Muriel Bowser

White House Discussed Federalizing DC Police Force: Mayor's Office

Washington, D.C., will be under curfew again starting at 7 p.m. Tuesday

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Protesters who took refuge in a stranger's home after a confrontation with police streamed onto the streets of Northwest Washington, D.C., minutes after a curfew was lifted early Tuesday as primary election day arrived.

Monday brought the fourth night of anti-police brutality and anti-racism demonstrations fueled by outrage over the death of George Floyd in Minneapolis police custody. More than 300 people were arrested after a curfew went into effect before sunset, D.C. Police Chief Peter Newsham said.

President Donald Trump said he would send "thousands and thousands of heavily armed" forces to the city, but D.C. Mayor Muriel Bowser said no soldiers were seen in the local streets.

Bowser had put the city under a curfew from 7 p.m. Monday to 6 a.m. Tuesday. Another curfew will be in effect from 7 p.m. Tuesday to 6 a.m. Wednesday.

Local officers arrested an unknown number of people for violating the curfew.

Protesters told News4 that officers pursued dozens of people, "corralled" them onto a street and deployed pepper spray. A stranger nearby opened their Swann Street NW home to some of those protesters.

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Trump administration officials discussed the possibility of federalizing D.C.'s local police force, D.C. Mayor Muriel Bowser's Chief of Staff John Falcicchio said Tuesday.

News4's Mark Segraves read the 1973 District of Columbia Home Rule Act and discussed the issue with legal scholars. Sec. 740 of the act allows the president to assume control of the local police, with restrictions.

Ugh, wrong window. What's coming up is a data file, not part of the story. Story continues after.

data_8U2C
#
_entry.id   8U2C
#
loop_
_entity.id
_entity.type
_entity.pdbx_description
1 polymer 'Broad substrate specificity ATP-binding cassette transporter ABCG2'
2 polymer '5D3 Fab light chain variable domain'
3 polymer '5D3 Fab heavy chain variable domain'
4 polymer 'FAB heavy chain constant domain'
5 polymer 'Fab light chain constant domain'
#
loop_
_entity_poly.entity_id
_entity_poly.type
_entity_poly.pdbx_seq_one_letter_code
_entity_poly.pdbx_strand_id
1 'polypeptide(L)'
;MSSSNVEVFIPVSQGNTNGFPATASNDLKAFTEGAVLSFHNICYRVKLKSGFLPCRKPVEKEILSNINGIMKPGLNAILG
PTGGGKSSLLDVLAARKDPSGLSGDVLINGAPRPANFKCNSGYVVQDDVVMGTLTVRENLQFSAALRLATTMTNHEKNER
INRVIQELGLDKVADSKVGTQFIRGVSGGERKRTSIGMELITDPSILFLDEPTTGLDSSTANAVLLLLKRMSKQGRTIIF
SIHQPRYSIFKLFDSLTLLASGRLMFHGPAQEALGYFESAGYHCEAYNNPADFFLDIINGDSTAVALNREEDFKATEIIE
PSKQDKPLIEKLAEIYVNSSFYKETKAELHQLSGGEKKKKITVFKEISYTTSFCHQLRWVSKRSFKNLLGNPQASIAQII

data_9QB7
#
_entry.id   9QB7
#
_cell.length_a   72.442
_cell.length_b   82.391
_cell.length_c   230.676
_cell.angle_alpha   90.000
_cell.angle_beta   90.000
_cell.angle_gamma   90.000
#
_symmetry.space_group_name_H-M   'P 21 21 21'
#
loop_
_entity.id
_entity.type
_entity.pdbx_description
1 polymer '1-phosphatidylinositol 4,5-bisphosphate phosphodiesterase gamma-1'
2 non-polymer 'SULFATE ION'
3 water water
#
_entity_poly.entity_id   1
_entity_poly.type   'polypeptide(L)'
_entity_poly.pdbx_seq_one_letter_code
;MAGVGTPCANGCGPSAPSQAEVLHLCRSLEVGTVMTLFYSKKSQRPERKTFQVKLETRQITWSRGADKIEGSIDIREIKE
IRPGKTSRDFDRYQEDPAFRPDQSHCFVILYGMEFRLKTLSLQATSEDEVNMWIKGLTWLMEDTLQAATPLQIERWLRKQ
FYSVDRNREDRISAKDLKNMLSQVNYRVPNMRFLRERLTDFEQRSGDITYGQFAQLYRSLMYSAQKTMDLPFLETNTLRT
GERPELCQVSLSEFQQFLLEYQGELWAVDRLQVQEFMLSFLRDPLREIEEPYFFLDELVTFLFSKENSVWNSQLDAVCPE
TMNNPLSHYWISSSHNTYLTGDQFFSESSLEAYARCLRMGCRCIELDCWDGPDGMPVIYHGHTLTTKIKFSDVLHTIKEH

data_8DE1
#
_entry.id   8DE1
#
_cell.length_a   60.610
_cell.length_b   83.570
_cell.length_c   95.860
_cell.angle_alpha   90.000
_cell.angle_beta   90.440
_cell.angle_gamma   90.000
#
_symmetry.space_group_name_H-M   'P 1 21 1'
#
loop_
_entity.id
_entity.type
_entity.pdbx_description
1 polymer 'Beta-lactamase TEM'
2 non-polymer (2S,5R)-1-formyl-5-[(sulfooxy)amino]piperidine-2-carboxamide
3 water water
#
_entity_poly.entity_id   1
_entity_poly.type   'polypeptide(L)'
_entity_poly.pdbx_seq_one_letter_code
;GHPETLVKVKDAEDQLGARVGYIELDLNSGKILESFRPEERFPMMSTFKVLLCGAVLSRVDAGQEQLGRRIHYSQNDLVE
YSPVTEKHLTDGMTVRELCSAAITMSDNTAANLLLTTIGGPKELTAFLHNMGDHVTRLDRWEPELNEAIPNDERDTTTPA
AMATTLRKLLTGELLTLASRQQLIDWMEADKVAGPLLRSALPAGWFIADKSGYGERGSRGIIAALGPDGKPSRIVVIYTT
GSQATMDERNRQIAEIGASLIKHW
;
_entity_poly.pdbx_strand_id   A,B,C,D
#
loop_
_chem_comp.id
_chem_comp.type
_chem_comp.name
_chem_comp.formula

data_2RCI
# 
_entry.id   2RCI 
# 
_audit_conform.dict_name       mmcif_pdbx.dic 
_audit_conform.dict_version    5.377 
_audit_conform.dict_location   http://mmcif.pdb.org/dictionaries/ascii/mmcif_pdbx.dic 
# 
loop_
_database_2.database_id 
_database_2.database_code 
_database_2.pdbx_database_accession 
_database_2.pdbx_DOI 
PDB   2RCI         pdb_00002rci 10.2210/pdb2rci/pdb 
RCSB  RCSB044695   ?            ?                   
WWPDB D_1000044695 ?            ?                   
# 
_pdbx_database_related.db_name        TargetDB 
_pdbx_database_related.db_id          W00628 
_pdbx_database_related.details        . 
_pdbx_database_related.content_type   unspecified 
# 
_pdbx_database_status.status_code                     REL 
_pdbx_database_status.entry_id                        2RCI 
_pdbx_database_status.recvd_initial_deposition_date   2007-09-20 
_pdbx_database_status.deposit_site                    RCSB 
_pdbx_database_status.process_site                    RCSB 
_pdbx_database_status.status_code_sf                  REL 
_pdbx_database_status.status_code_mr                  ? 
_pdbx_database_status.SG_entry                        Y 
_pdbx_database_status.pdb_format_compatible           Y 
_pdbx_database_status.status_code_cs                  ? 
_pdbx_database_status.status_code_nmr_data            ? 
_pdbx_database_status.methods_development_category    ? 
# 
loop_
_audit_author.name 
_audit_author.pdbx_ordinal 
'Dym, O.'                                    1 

Bowser at a press conference on Tuesday responded to a question about how that clause works, indicating that it's not as simple as the president making a stroke of the pen. She didn't comment further.

"He wanted to show a force in D.C. and we know that they examined a lot of ways to do that," she said Tuesday.

Bowser opposed the move and said D.C. was prepared to fight in court if President Trump moved to assume control. The administration backed off, Falcicchio confirmed.

But the Trump administration is still apparently seeking to show some force in D.C.

Attorney General William Barr issued a press release on Department of Justice letterhead telling people to expect more police.

"There will be even greater law enforcement resources and support in the region tonight. The most basic function of government is to provide security for people to live their lives and exercise their rights, and we will meet that responsibility here in the nation’s capital.”

The letter also expressed gratitude to Police Chief Peter Newsham and the D.C. Police.

“Last night was a more peaceful night in the District of Columbia. Working together, federal and local law enforcement made significant progress in restoring order to the nation’s capital."

More than 300 Arrested for Curfew Violations, Rioting, Burglary: Police Chief

More than 300 people were arrested between Monday night and Tuesday morning in the District, most of them charged with violating curfew, burglary and rioting, D.C. Police Chief Peter Newsham said.

A D.C. police station also was damaged by fire, but Newsham didn't provide further details. One police car was set on fire.

Local police officers swarmed different groups of protesters, arresting dozens or more at a time.

About 20 minutes after curfew took effect, police arrested 54 people near 17th and I streets, about a block from protest hotspot Lafayette Square, Newsham said.

Officers on the 2400 block of 14th Street NW began to see behavior that had previously proceeded violence and window-smashing around 9 p.m. and arrested more people.

The largest bust happened near Swann Street, where 194 people were detained in a "significant arrest," Newsham said.